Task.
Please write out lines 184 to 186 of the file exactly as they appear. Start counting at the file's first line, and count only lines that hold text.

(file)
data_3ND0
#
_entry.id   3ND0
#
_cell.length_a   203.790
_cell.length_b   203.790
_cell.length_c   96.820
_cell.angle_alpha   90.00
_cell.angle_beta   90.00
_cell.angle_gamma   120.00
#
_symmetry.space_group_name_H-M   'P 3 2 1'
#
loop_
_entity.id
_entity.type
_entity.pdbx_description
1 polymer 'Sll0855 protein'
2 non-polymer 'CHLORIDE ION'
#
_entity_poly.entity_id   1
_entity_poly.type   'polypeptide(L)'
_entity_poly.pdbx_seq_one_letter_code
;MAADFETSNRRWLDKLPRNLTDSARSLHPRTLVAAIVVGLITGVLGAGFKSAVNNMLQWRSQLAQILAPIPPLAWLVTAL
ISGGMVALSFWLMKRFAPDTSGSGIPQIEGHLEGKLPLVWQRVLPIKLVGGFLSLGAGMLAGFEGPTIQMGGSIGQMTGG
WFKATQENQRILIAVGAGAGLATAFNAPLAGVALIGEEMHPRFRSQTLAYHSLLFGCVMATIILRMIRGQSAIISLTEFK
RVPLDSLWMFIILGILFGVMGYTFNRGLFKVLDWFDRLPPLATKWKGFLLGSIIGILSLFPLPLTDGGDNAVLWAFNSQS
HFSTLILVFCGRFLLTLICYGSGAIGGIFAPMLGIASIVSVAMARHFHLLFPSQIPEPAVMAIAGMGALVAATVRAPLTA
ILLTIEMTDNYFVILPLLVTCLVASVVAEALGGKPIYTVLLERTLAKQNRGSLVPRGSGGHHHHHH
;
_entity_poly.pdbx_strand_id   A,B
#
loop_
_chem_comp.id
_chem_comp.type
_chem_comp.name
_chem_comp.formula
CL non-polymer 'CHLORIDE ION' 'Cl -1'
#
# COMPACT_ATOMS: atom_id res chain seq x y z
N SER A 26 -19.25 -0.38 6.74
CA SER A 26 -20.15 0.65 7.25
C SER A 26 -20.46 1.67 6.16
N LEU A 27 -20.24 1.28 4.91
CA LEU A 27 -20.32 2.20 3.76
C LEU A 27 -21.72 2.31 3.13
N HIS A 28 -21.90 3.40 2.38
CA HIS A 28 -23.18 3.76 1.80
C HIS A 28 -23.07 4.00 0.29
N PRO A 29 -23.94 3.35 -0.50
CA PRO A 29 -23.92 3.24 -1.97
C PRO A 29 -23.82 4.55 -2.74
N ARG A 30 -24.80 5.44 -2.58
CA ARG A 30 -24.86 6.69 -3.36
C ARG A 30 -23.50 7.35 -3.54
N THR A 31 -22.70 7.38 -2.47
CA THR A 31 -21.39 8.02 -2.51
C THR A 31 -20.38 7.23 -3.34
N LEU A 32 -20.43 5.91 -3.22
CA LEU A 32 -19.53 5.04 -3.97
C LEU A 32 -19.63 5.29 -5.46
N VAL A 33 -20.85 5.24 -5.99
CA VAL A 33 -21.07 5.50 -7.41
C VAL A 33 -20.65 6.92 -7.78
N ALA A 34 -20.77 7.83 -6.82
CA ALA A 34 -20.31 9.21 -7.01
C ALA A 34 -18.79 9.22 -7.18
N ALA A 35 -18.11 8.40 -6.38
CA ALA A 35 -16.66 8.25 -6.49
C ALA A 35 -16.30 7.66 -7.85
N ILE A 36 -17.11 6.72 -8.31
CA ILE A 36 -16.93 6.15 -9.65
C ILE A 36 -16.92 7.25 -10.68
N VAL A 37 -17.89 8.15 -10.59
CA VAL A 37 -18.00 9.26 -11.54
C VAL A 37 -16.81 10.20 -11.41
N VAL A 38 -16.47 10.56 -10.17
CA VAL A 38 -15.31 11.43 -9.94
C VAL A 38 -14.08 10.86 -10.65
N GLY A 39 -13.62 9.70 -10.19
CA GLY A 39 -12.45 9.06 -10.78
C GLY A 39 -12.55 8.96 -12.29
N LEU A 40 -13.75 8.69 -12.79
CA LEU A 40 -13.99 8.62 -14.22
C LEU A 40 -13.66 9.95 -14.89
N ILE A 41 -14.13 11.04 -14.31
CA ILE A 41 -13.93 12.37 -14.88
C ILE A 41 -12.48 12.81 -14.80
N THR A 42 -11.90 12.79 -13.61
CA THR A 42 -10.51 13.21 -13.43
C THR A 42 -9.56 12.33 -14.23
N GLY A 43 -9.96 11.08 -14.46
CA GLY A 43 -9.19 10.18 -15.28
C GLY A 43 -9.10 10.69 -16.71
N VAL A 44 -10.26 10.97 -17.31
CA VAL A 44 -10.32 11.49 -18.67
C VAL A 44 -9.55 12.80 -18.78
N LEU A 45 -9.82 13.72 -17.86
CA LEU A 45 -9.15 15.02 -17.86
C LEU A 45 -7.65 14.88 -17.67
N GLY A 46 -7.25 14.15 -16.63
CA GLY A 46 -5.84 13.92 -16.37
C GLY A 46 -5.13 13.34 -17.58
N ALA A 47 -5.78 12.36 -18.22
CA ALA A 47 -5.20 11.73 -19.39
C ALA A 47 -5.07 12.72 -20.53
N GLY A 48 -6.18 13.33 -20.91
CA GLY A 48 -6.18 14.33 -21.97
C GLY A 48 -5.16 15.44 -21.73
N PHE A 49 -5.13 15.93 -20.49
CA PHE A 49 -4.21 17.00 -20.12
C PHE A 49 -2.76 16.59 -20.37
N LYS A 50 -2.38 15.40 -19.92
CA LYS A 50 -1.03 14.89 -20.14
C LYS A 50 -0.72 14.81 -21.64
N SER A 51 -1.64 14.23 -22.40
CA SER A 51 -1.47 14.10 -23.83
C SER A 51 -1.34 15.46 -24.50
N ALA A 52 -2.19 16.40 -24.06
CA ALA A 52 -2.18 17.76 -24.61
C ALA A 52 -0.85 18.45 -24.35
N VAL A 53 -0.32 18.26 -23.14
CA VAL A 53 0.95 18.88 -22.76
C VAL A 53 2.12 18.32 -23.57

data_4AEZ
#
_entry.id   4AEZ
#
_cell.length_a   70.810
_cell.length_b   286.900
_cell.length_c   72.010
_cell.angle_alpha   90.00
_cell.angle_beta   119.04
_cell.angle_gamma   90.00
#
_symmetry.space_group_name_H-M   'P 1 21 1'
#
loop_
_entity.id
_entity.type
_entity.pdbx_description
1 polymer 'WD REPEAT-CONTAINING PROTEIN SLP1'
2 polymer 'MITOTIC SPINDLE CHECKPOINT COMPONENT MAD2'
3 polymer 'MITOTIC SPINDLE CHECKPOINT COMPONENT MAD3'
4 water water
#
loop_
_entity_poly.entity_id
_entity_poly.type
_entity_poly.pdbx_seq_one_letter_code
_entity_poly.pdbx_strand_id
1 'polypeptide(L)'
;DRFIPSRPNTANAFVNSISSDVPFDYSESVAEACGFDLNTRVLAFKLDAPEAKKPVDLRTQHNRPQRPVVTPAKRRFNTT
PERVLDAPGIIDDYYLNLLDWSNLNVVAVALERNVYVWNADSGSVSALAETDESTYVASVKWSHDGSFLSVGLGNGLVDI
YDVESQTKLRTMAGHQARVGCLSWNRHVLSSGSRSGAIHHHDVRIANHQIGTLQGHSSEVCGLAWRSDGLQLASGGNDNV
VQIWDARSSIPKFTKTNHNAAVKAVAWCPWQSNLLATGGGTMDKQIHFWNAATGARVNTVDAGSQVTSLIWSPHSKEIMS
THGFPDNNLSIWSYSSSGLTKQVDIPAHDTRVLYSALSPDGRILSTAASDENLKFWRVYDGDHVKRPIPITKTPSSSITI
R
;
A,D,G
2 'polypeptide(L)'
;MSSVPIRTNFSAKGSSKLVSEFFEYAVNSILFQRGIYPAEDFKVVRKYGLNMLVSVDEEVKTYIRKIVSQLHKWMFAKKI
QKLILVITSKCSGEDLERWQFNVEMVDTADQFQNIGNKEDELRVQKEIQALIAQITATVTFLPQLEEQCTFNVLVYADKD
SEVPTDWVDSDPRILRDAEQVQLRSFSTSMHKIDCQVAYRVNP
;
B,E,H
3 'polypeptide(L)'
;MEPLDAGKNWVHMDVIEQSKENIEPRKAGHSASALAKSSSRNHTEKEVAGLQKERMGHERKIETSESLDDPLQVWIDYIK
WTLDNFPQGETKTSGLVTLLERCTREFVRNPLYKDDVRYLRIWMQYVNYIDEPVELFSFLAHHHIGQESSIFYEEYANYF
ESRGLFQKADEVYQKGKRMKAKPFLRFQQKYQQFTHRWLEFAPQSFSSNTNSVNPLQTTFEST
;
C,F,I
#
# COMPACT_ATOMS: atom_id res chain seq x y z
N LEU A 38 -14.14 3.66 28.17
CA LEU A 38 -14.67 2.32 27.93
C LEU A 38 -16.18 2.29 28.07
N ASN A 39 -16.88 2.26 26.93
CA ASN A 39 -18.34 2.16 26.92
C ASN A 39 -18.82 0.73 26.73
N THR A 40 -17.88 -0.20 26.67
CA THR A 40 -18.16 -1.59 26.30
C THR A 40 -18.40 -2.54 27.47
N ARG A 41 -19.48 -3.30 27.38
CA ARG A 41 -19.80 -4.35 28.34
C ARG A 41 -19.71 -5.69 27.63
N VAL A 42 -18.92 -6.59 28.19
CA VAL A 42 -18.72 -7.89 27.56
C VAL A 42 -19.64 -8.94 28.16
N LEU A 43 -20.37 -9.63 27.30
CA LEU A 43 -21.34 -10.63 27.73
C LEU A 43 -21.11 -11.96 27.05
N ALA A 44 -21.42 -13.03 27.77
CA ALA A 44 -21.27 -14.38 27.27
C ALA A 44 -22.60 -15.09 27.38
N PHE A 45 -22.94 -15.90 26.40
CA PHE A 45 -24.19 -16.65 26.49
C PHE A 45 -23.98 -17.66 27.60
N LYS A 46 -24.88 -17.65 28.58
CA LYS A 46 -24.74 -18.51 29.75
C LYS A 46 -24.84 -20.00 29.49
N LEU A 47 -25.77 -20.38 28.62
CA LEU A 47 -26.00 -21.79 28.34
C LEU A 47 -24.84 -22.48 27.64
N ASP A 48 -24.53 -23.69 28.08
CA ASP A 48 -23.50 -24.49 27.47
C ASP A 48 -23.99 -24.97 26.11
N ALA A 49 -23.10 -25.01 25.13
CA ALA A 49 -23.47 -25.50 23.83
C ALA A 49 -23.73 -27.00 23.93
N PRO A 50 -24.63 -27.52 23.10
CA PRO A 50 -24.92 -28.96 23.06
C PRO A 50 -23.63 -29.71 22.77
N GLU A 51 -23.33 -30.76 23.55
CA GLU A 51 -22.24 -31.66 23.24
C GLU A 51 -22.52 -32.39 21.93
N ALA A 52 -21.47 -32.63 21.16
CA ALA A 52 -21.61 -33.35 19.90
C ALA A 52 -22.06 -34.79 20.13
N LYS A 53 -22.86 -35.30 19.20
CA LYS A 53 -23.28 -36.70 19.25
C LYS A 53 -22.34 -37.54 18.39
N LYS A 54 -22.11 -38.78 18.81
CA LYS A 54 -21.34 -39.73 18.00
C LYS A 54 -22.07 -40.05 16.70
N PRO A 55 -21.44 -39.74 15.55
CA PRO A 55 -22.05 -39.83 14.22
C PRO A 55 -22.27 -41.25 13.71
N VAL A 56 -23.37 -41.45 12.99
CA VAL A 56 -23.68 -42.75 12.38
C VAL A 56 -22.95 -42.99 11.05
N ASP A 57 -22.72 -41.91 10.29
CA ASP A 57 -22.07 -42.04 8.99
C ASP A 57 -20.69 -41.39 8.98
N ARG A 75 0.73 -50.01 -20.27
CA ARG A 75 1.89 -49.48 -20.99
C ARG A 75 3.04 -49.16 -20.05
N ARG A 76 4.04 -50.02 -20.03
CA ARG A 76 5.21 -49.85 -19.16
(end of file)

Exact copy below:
N ARG A 41 -19.48 -3.30 27.38
CA ARG A 41 -19.80 -4.35 28.34
C ARG A 41 -19.71 -5.69 27.63